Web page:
Sunday, October 13, 2002

Winemaker's roots extend from fields


Hispanics making progress in grape-growing industry

By Michelle Locke
The Associated Press

NAPA, Calif. - Moving briskly up the sunny slopes of Shafer Vineyards' premium hillside lots, winemaker Elias Fernandez samples a handful of purple-black grapes and pronounces judgment: “You guys should try these!”

Mr. Fernandez has 18 years experience making Shafer's highly prized wines, but his vineyard roots go deeper than that.

The child of migrant farm workers, Mr. Fernandez learned grapes the hard way, picking berries in the 100-degree heat of harvest, pruning vines in the hand-numbing chill of winter.

Thirty years later, Mr. Fernandez is helping to change the face of an industry in which Hispanics are still much more likely to work in the fields than the front offices. He's been named Winemaker of the Year by Food & Wine Magazine, honored by the Hispanic Scholarship Fund and has a Shafer wine named to reflect his work ethic: Relentless.

At 41, Mr. Fernandez can talk to enthusiasts about a wine having “nice vanilla on the mid-palate” and tell vineyard workers, in Spanish, how to pick the grapes so they don't get leaves mixed in.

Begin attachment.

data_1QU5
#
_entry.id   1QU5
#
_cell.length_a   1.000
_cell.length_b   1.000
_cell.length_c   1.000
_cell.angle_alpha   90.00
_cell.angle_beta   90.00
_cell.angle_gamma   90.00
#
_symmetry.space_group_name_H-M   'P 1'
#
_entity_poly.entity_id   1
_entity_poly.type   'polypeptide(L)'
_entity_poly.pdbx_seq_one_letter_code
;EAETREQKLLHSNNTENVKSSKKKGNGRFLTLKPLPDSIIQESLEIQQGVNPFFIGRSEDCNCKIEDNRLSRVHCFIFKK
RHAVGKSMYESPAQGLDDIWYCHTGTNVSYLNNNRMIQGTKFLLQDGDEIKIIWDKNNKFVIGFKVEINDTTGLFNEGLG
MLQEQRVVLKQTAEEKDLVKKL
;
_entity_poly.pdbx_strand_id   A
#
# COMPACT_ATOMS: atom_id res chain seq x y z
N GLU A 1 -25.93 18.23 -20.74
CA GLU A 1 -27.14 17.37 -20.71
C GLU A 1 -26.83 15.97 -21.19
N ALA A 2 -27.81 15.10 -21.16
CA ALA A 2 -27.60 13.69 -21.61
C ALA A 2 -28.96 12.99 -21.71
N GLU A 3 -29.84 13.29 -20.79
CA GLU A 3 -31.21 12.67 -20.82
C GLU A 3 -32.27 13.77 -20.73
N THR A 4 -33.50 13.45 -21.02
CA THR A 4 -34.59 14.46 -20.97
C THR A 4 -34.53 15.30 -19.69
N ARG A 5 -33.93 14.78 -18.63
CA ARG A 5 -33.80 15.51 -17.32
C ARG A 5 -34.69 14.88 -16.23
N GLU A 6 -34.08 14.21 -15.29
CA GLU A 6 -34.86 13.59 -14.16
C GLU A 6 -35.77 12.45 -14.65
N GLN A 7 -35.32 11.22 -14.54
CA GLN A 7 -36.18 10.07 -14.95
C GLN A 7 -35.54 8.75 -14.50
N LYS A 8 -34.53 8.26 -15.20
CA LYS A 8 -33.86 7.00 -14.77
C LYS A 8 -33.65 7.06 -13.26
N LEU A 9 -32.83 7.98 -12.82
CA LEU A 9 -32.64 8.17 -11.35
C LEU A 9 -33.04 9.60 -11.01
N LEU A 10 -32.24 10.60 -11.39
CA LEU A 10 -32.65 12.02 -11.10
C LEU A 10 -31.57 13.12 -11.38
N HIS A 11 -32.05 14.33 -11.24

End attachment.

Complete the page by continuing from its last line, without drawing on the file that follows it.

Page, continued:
Workers new to Shafer are sometimes surprised by the award-winning winemaker who looks and talks like them.

“One of the advantages I have over a lot of winemakers is that I can speak the language. I understand them; they understand me - exactly what we want,” he said. “They respect me and I respect them because I know what it's like to work out there.”

Ask Mr. Fernandez the secret of his success and he's quick to point to his parents, who came to the Napa Valley in the 1960s to pick prunes and walnuts.

His father taught him vineyard skills. His mother made sure he stayed in school.

He decided to study winemaking at the University of California at Davis.

After graduation in 1984, Mr. Fernandez heard of an opening at Shafer, a small winery in Napa Valley.

Doug Shafer was winemaker then and Mr. Fernandez was his first hire.

It was something of a milestone. “Most of the Hispanics were out picking grapes,” said Mr. Fernandez.



Tristate allies power up Bombardier
Waste charges add to car bill
G.I. Defense putting hackers on defensive
As CEO, how much do you get paid?
Can Main Street revive Wall Street?
- Winemaker's roots extend from fields
Tristate Business Notes
What's the Buzz?